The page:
As 40 congregants attended services at Charlottesville, Virginia’s Congregation Beth Israel on Saturday, for half an hour, three suspicious men dressed in fatigues and armed with semiautomatic rifles stood across the street.
Although synagogue president Alan Zimmerman had requested police protection for the worshipers, it was denied. With a violent protest predicted for that day, no force could be spared.
That decision seemed to be borne out later on Saturday, when 20-year-old white supremacist James Fields killed Heather Heyer, 32, and wounded 20 others by driving a car into a crowd of activists protesting an alt-right rally planned for the city that day. There were also other potential pockets of violence throughout the city.
Zimmerman wrote in a Reform Judaism blog on Monday that “parades of Nazis passed our building, shouting, ‘There’s the synagogue!’ followed by chants of ‘Seig Heil’ and other anti-Semitic language. Some carried flags with swastikas and other Nazi symbols.
“Had they tried to enter, I don’t know what I could have done to stop them, but I couldn’t take my eyes off them, either,” wrote Zimmerman. “Perhaps the presence of our armed guard deterred them. Perhaps their presence was just a coincidence, and I’m paranoid. I don’t know.”
Zimmerman is not paranoid.
An August 14 Vice documentary screened on HBO and detailing the events of the violent Charlottesville protest weekend shows that the Jews are a clear target for leading voices in the united far-right movements.
The documentary begins with the now-notorious images of tiki-torch bearing, polo shirt-wearing white men chanting, “Jews will not replace us!” It quickly moves to an interview with Christopher Cantwell, an extremely pumped speaker for Unite the Right, who frankly discusses his disgust with US President Donald Trump, who “gave his daughter to a Jew.”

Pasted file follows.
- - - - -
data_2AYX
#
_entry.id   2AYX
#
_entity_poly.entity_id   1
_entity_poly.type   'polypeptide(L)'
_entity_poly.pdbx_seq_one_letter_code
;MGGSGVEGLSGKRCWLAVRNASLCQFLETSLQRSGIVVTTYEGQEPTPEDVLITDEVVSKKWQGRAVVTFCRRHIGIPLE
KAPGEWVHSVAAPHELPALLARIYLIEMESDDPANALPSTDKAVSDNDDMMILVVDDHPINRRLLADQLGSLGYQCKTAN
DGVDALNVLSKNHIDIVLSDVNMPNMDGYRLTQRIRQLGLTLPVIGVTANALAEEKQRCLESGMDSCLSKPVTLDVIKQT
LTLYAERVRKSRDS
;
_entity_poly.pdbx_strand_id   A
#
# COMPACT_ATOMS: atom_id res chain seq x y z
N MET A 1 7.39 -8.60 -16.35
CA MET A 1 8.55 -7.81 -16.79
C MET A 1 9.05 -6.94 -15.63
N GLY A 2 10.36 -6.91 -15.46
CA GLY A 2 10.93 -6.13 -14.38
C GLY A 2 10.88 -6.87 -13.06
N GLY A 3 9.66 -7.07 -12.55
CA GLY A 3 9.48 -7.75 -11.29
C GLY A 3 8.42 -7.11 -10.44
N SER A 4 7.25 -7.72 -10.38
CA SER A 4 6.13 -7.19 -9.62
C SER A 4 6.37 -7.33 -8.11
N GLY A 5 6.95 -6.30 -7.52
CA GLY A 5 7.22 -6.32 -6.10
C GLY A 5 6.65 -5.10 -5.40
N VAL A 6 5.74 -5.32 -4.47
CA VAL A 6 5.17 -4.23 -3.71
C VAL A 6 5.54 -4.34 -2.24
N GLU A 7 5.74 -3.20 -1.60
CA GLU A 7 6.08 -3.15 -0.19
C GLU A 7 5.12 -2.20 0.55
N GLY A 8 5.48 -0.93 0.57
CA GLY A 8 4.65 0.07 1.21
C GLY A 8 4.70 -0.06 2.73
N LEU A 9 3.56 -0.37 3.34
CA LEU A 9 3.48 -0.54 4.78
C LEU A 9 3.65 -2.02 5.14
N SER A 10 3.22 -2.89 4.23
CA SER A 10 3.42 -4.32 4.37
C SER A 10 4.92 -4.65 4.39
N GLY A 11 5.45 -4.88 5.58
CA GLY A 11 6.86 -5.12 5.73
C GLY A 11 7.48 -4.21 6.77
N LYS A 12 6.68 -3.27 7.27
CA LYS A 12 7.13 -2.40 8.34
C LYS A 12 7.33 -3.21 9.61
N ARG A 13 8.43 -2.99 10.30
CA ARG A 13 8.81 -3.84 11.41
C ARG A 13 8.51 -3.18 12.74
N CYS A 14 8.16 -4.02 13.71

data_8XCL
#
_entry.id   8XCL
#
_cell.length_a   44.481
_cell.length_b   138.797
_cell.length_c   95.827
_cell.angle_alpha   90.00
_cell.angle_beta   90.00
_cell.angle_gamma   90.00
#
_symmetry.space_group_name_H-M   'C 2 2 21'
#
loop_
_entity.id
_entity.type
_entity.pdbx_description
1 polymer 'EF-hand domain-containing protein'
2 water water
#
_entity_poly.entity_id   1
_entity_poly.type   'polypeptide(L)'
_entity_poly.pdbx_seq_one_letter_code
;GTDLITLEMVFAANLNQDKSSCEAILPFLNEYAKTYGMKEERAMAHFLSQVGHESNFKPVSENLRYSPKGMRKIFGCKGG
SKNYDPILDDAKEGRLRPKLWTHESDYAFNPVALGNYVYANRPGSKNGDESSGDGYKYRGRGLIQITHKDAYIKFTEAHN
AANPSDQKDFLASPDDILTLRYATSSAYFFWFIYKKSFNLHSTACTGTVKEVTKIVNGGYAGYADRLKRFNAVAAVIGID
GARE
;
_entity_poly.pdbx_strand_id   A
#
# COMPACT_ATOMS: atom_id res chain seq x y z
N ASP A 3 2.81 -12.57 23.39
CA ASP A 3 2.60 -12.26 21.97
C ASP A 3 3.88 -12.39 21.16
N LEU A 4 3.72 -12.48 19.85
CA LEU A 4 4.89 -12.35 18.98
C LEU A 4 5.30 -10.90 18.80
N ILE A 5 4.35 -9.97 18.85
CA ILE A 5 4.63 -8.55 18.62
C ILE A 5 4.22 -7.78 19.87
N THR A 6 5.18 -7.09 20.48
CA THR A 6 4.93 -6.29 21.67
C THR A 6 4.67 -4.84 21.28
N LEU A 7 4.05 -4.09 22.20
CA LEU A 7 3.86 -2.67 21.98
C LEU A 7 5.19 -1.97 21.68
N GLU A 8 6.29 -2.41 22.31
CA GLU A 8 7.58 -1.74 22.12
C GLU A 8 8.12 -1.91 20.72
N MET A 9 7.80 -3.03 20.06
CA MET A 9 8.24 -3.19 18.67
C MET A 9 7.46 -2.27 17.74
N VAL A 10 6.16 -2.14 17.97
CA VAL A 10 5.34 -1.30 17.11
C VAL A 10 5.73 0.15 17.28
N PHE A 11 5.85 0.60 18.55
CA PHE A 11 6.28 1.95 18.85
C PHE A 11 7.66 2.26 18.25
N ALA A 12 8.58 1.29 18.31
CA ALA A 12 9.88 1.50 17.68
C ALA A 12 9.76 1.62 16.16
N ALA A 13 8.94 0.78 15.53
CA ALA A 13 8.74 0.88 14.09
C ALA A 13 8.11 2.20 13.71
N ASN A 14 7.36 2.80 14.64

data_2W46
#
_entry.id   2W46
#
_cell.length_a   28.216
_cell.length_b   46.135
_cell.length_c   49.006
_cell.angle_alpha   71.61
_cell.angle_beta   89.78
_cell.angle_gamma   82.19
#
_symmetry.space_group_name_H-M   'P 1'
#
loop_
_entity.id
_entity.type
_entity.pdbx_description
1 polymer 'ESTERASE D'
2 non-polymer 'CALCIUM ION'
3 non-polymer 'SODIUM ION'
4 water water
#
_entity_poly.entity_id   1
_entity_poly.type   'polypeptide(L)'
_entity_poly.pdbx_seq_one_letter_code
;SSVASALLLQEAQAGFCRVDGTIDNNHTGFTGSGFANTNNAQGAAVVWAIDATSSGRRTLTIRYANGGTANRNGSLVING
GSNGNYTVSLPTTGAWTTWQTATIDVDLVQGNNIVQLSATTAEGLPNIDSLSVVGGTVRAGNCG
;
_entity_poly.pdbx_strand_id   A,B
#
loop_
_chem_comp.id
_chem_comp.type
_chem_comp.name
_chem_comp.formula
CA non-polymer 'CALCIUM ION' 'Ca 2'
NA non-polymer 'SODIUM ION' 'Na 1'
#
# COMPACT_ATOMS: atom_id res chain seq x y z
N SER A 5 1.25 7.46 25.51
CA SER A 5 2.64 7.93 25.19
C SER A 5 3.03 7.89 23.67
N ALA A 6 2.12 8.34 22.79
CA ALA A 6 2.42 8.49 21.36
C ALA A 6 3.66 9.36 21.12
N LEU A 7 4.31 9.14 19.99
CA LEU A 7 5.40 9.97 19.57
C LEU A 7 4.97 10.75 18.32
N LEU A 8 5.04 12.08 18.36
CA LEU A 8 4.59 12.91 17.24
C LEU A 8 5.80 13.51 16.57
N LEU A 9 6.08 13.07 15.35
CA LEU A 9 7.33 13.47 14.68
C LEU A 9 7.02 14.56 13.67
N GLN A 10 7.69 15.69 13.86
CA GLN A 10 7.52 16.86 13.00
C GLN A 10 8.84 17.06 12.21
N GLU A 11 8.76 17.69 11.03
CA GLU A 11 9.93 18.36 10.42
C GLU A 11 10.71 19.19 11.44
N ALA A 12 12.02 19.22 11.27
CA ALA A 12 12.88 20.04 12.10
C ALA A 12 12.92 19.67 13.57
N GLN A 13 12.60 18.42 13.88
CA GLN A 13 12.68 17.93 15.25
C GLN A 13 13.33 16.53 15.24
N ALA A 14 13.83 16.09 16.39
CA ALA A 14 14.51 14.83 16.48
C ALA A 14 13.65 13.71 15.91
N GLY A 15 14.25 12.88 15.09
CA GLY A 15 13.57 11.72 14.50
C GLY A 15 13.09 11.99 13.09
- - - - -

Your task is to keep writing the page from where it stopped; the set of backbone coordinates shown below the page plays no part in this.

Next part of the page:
Cantwell asks Vice News’ reporter Elspeth Reeve, “Do you think you could feel about race like I do and watch that Kushner bastard walk around with that beautiful girl?” (Without mentioning that the beautiful girl Trump adviser Jared Kushner married, Ivanka Trump, is now herself a Jew.)
In interview after interview with random white nationalists and thought leaders, Reeve receives similar comments.
Sporting a hillbilly beard and ball cap, Daily Stormer reporter Robert “Azzmador” Ray, says the cancellation of portions of the Charlottesville protest is “because this city is run by Jewish communists and criminal niggers.” Another white nationalist, Matthew Heimback, says it’s because of “the radical left, the corporations and the state are all on the same Jewish side.”
In a YouTube video, former Imperial Wizard of the KKK David Duke likewise says that the American media, political system and federal reserve are “dominated by a tiny minority — the Jewish Zionist guard, which supports Israel, which is the Jewish ethno-state.”
In an Atlantic article on the targeting of Jews in Charlottesville, University of Chicago historian David Nirenberg gives some insight into the historical reasons behind it.
“Ever since St. Paul, Christianity and all the religions born from it — Islam, the secular philosophies of Europe, etc. — learned to think about their world in terms of overcoming the dangers of Judaism,” Nirenberg said. “We have these really basic building blocks… for thinking about the world and what’s wrong with it… by thinking about Judaism.”
For the organizers of the Unite the Right weekend protest, however, the time has come to stop thinking, and start acting. “We are stepping off the internet in a big way… and coming out. We’re starting to unveil our power level, you ain’t seen nothing yet,” Ray, the Daily Stormer reporter, told Vice.
Likewise, the beefy Cantwell says, “The amount of restraint our people showed was astounding… I think a lot more people are going to die before we’re done here… hey, we want a homeland.”
The Charlottesville Jewish community hired private security guards and removed their priceless Torah scrolls from the premises ahead of the protest weekend. Those preparations, wrote synagogue president Zimmerman, today feel warranted.
“The fact that a calamity did not befall the Jewish community of Charlottesville on Saturday was not thanks to our politicians, our police, or even our own efforts, but to the grace of God,” he wrote.